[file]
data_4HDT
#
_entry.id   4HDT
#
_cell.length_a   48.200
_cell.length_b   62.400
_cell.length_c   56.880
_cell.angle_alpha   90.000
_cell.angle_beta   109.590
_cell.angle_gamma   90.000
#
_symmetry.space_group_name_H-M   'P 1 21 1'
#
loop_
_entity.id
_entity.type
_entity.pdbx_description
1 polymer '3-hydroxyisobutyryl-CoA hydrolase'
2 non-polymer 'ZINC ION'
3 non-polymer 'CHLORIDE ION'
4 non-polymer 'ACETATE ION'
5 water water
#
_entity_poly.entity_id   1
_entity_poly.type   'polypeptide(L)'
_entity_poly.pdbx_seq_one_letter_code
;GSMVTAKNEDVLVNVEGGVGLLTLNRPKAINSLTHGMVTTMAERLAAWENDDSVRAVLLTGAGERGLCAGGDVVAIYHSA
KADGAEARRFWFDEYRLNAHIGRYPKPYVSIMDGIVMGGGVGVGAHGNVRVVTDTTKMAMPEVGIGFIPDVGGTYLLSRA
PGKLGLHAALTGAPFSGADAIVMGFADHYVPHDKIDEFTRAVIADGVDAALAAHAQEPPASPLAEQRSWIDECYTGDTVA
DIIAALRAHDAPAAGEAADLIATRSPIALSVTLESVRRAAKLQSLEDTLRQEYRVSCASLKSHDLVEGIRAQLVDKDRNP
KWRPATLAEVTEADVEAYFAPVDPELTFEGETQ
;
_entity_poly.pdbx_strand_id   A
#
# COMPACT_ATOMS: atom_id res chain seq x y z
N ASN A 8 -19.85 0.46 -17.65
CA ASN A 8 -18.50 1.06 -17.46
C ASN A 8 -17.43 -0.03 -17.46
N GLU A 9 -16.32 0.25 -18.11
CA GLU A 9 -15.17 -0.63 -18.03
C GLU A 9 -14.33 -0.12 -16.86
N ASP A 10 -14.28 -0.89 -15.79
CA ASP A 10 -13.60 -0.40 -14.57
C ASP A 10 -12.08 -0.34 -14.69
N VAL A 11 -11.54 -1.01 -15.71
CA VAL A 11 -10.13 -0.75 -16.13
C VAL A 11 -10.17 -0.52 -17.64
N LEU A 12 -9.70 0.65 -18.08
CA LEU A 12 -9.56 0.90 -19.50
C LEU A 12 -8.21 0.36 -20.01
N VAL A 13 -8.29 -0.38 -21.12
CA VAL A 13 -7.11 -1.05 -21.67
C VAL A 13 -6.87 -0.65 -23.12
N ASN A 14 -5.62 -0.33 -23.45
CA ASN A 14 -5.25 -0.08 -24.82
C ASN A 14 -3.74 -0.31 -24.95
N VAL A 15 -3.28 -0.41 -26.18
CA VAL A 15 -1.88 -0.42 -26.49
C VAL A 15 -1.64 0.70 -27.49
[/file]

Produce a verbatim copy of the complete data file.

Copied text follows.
data_4HDT
#
_entry.id   4HDT
#
_cell.length_a   48.200
_cell.length_b   62.400
_cell.length_c   56.880
_cell.angle_alpha   90.000
_cell.angle_beta   109.590
_cell.angle_gamma   90.000
#
_symmetry.space_group_name_H-M   'P 1 21 1'
#
loop_
_entity.id
_entity.type
_entity.pdbx_description
1 polymer '3-hydroxyisobutyryl-CoA hydrolase'
2 non-polymer 'ZINC ION'
3 non-polymer 'CHLORIDE ION'
4 non-polymer 'ACETATE ION'
5 water water
#
_entity_poly.entity_id   1
_entity_poly.type   'polypeptide(L)'
_entity_poly.pdbx_seq_one_letter_code
;GSMVTAKNEDVLVNVEGGVGLLTLNRPKAINSLTHGMVTTMAERLAAWENDDSVRAVLLTGAGERGLCAGGDVVAIYHSA
KADGAEARRFWFDEYRLNAHIGRYPKPYVSIMDGIVMGGGVGVGAHGNVRVVTDTTKMAMPEVGIGFIPDVGGTYLLSRA
PGKLGLHAALTGAPFSGADAIVMGFADHYVPHDKIDEFTRAVIADGVDAALAAHAQEPPASPLAEQRSWIDECYTGDTVA
DIIAALRAHDAPAAGEAADLIATRSPIALSVTLESVRRAAKLQSLEDTLRQEYRVSCASLKSHDLVEGIRAQLVDKDRNP
KWRPATLAEVTEADVEAYFAPVDPELTFEGETQ
;
_entity_poly.pdbx_strand_id   A
#
# COMPACT_ATOMS: atom_id res chain seq x y z
N ASN A 8 -19.85 0.46 -17.65
CA ASN A 8 -18.50 1.06 -17.46
C ASN A 8 -17.43 -0.03 -17.46
N GLU A 9 -16.32 0.25 -18.11
CA GLU A 9 -15.17 -0.63 -18.03
C GLU A 9 -14.33 -0.12 -16.86
N ASP A 10 -14.28 -0.89 -15.79
CA ASP A 10 -13.60 -0.40 -14.57
C ASP A 10 -12.08 -0.34 -14.69
N VAL A 11 -11.54 -1.01 -15.71
CA VAL A 11 -10.13 -0.75 -16.13
C VAL A 11 -10.17 -0.52 -17.64
N LEU A 12 -9.70 0.65 -18.08
CA LEU A 12 -9.56 0.90 -19.50
C LEU A 12 -8.21 0.36 -20.01
N VAL A 13 -8.29 -0.38 -21.12
CA VAL A 13 -7.11 -1.05 -21.67
C VAL A 13 -6.87 -0.65 -23.12
N ASN A 14 -5.62 -0.33 -23.45
CA ASN A 14 -5.25 -0.08 -24.82
C ASN A 14 -3.74 -0.31 -24.95
N VAL A 15 -3.28 -0.41 -26.18
CA VAL A 15 -1.88 -0.42 -26.49
C VAL A 15 -1.64 0.70 -27.49